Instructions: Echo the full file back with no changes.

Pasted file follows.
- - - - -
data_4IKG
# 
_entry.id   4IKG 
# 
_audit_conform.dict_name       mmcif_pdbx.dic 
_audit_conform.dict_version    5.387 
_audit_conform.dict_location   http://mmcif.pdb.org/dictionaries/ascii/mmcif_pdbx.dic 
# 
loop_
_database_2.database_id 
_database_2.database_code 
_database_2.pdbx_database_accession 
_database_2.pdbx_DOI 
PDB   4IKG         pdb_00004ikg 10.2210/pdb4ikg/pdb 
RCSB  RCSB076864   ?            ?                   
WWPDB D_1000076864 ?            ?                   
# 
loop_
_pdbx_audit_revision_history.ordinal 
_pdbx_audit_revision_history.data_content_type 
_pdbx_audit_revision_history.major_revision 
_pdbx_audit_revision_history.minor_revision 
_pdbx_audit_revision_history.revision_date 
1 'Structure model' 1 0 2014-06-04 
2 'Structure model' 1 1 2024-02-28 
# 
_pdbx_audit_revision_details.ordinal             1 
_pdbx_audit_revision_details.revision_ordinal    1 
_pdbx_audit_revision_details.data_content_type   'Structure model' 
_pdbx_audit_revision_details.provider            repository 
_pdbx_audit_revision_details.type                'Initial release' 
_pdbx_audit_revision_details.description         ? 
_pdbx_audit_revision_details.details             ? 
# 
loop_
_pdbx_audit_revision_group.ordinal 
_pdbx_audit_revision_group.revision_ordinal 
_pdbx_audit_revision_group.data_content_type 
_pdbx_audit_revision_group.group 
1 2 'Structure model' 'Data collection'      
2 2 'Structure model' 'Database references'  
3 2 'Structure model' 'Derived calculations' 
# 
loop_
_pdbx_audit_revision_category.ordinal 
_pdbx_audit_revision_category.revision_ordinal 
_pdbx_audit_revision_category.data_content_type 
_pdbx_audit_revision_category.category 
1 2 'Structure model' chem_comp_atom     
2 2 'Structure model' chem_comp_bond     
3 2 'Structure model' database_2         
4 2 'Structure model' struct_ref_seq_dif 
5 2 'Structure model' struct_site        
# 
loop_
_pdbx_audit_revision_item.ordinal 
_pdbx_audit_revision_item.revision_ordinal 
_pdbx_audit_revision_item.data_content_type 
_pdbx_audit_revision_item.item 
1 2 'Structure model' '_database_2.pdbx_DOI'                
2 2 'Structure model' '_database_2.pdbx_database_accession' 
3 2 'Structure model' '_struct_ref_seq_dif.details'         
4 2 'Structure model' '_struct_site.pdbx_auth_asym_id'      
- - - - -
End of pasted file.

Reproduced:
data_4IKG
# 
_entry.id   4IKG 
# 
_audit_conform.dict_name       mmcif_pdbx.dic 
_audit_conform.dict_version    5.387 
_audit_conform.dict_location   http://mmcif.pdb.org/dictionaries/ascii/mmcif_pdbx.dic 
# 
loop_
_database_2.database_id 
_database_2.database_code 
_database_2.pdbx_database_accession 
_database_2.pdbx_DOI 
PDB   4IKG         pdb_00004ikg 10.2210/pdb4ikg/pdb 
RCSB  RCSB076864   ?            ?                   
WWPDB D_1000076864 ?            ?                   
# 
loop_
_pdbx_audit_revision_history.ordinal 
_pdbx_audit_revision_history.data_content_type 
_pdbx_audit_revision_history.major_revision 
_pdbx_audit_revision_history.minor_revision 
_pdbx_audit_revision_history.revision_date 
1 'Structure model' 1 0 2014-06-04 
2 'Structure model' 1 1 2024-02-28 
# 
_pdbx_audit_revision_details.ordinal             1 
_pdbx_audit_revision_details.revision_ordinal    1 
_pdbx_audit_revision_details.data_content_type   'Structure model' 
_pdbx_audit_revision_details.provider            repository 
_pdbx_audit_revision_details.type                'Initial release' 
_pdbx_audit_revision_details.description         ? 
_pdbx_audit_revision_details.details             ? 
# 
loop_
_pdbx_audit_revision_group.ordinal 
_pdbx_audit_revision_group.revision_ordinal 
_pdbx_audit_revision_group.data_content_type 
_pdbx_audit_revision_group.group 
1 2 'Structure model' 'Data collection'      
2 2 'Structure model' 'Database references'  
3 2 'Structure model' 'Derived calculations' 
# 
loop_
_pdbx_audit_revision_category.ordinal 
_pdbx_audit_revision_category.revision_ordinal 
_pdbx_audit_revision_category.data_content_type 
_pdbx_audit_revision_category.category 
1 2 'Structure model' chem_comp_atom     
2 2 'Structure model' chem_comp_bond     
3 2 'Structure model' database_2         
4 2 'Structure model' struct_ref_seq_dif 
5 2 'Structure model' struct_site        
# 
loop_
_pdbx_audit_revision_item.ordinal 
_pdbx_audit_revision_item.revision_ordinal 
_pdbx_audit_revision_item.data_content_type 
_pdbx_audit_revision_item.item 
1 2 'Structure model' '_database_2.pdbx_DOI'                
2 2 'Structure model' '_database_2.pdbx_database_accession' 
3 2 'Structure model' '_struct_ref_seq_dif.details'         
4 2 'Structure model' '_struct_site.pdbx_auth_asym_id'      